“What if I do?”

For clarity try something like: “You know Hector Flores? [That dirtbag who] ran with Familia Michoacana.”

“What if I do?” doesn’t sound right to this particular reader. Simple and direct works best. Example: “That dude? Punk. He’s lucky I didn’t—”

“[Anyway,] he’s gone. Double-crossed Luckee in a deal. Next day, his bank accounts disappeared. Two days later, cops pick him up for murder. He’s up for fifteen at Rikers.”

Rikers Island has no apostrophe, Brave Writer. Do your research! It took me all of two seconds to confirm. Details can make or break a story.

Careful of run-on sentences, too. Example: “He’ll fold like the rest, we just gotta push him.”

Those are two sentences that should be separated by a period.

  1. Dialogue Should Reveal Character.

We can tell a lot about character by the words they use. Jim gives us another checklist to keep in mind.

  • Vocabulary: What is the educational background of your characters? What words would they know that correspond to that background?
  • Syntax: When a character does not speak English as a first language, syntax (the order of words) is the best way to indicate that.
  • Regionalisms: Do you know what part of the country your character comes from? How do they talk there?
  • Peer groups: Groups that band together around a specialty—law, medicine, surfing, skateboarding—have pet phrases they toss around. These are great additions to authenticity.

Did Brave Writer accomplish this task? Let’s find out… 

“Hector never offed no one!”

“That’s right.” Carlos turned the Bronco down a side street. “Luckee hacked into the cops’ database. Swapped evidence with a gang-banger, pinned it all on Hector.”

“You’re messing with me, primo. This nerd a magician? I ain’t believing that shit!”

The vocabulary, syntax, regionalism, and peer groups are all represented. Yet, something still feels off. If we look closer, Eduardo’s dialogue works really well. It’s Carlos’s dialogue that needs a minor tweak. “That’s right” is too on-the-nose. A more natural response might be, “No shit. But get this.” The rest of this short exchange works well.

Quick note about nicknames. If “primo” is the name Eduardo uses for Carlos, then be consistent. Don’t use both, especially on the first page. After all, we’re inside Eduardo’s head. If he doesn’t think of Primo as Carlos, then the reader shouldn’t either while we’re in his POV.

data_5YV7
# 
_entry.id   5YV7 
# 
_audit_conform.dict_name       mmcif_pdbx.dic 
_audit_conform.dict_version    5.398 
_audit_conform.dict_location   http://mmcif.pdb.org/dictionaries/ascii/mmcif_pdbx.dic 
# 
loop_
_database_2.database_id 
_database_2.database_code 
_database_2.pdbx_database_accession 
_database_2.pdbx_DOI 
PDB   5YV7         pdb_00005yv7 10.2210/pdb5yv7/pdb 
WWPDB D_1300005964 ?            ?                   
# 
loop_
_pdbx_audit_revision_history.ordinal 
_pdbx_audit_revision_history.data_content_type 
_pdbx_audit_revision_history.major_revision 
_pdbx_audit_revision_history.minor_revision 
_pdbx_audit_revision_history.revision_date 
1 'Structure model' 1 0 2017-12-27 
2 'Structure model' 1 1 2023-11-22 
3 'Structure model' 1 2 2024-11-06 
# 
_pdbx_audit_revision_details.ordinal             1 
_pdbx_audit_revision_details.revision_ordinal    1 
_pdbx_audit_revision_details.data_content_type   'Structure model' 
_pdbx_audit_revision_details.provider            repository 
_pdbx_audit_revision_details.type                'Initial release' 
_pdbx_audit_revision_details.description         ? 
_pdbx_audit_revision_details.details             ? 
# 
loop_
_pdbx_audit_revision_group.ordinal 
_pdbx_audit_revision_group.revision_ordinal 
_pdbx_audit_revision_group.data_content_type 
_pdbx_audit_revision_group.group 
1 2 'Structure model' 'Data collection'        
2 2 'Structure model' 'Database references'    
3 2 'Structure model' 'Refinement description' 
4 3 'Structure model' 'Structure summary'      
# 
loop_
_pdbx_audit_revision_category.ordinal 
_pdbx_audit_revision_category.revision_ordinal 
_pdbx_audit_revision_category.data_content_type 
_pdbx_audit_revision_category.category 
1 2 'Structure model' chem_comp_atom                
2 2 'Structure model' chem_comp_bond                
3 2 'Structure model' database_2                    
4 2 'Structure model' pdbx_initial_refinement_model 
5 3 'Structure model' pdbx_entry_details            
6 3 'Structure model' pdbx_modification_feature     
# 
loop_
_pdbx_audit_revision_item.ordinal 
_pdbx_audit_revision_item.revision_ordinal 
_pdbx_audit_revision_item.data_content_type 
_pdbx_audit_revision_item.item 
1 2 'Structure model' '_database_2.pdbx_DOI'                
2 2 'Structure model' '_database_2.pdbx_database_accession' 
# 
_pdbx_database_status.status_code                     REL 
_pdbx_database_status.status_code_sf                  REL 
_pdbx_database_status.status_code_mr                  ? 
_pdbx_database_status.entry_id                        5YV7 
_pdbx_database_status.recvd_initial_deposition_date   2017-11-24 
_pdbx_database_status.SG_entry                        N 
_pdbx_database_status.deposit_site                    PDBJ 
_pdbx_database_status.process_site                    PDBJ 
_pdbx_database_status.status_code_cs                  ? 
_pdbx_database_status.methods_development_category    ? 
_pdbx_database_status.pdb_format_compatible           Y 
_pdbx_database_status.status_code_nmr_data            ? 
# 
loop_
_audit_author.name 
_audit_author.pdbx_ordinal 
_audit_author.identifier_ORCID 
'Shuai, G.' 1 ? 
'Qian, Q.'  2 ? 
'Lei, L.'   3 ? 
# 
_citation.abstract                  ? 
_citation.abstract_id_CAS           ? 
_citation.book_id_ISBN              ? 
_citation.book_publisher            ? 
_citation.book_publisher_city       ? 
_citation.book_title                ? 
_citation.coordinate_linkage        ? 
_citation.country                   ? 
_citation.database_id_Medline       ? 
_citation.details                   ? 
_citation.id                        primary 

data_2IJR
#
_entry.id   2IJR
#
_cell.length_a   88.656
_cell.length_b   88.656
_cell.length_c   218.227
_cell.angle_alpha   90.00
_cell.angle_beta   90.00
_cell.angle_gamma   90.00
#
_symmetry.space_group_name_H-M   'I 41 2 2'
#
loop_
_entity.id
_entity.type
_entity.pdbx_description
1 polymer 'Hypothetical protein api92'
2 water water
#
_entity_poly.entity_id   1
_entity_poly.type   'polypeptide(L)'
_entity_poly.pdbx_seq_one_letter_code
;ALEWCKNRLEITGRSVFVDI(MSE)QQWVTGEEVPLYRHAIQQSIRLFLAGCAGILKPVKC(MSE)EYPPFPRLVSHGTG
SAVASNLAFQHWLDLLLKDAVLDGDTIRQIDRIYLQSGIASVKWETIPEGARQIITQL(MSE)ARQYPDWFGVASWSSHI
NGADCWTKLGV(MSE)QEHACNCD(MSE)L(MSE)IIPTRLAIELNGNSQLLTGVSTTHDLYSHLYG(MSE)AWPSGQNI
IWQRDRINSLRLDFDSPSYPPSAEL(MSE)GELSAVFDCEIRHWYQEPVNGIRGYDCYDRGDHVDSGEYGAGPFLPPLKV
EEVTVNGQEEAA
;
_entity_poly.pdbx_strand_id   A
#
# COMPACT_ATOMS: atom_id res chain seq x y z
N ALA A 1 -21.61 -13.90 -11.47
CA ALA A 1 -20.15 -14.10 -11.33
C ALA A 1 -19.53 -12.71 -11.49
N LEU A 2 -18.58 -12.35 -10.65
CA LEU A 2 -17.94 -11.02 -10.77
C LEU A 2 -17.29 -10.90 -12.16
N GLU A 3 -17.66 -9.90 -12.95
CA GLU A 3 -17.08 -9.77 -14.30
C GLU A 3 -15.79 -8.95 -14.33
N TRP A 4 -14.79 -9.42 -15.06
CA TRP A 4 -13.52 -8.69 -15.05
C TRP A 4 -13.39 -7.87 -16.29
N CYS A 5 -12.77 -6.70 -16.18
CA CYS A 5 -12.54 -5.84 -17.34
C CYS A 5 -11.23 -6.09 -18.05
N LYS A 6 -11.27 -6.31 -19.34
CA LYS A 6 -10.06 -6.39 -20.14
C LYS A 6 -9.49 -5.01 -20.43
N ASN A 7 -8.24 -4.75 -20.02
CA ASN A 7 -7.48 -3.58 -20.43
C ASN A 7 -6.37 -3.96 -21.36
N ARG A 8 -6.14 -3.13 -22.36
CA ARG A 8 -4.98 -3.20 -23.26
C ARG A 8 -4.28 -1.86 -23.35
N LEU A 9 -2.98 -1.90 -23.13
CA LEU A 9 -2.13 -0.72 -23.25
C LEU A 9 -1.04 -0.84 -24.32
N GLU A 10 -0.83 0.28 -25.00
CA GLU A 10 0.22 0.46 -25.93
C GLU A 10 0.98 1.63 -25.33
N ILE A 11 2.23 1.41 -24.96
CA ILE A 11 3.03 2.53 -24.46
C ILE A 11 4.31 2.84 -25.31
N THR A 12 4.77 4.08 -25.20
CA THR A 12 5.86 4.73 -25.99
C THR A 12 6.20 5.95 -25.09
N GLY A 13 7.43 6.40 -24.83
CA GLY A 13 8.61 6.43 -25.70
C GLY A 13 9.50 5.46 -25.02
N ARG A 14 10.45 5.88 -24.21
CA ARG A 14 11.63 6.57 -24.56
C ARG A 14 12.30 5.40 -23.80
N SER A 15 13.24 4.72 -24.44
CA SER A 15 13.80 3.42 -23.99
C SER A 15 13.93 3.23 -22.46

1. Dialogue Should Set the Tone (and Scene) 

The cumulative effect of dialogue on readers sets a tone for your book. Be intentional about what you want that tone to be… First, the way characters react to their surroundings tells us both about the location and the people reacting to it.

Brave Writer nailed this part. We know exactly where we are, and the tone is consistent. Great job! 

  1. Dialogue Should Reveal Theme

Certainly, many writers do care about message, or theme. The danger in dialogue is to allow the characters to become mere mouthpieces for the message. This is called getting “preachy.” The way to avoid this is to place the theme into natural dialogue that is part of a confrontational moment. As with exposition, a tense exchange “hides” what you’re doing.

With such a small sample, it’s difficult to determine if Brave Writer accomplished this task or not. Just keep it in mind.

Aside from dialogue…

Sentence Variation and Rhythm

The Bronco’s motor slowed to a grumble as Carlos pulled into the parking lot behind an old warehouse. The building’s broken windows and boarded-up doorways glinted against the sunset. The SUV’s headlights illuminated a group of four men standing next to a pair of Dodge Chargers. The lot’s outer fence ran close behind them.

In this one paragraph every sentence begins with “The,” which dulls the image you’re trying to convey. By varying the sentences you’ll draw the reader into the scene. Let the writing work for you, not against you.

Example:

Carlos veered into the back-parking lot, and the Bronco’s motor slowed to a grumble. Broken windows, boarded-up doorways, the headlight’s cast cylindrical spheres across the skewed faces of four men huddled next to a pair of Dodge Chargers. A chain link fence acted as an enclosure to keep this deal from going south—no one could escape unnoticed.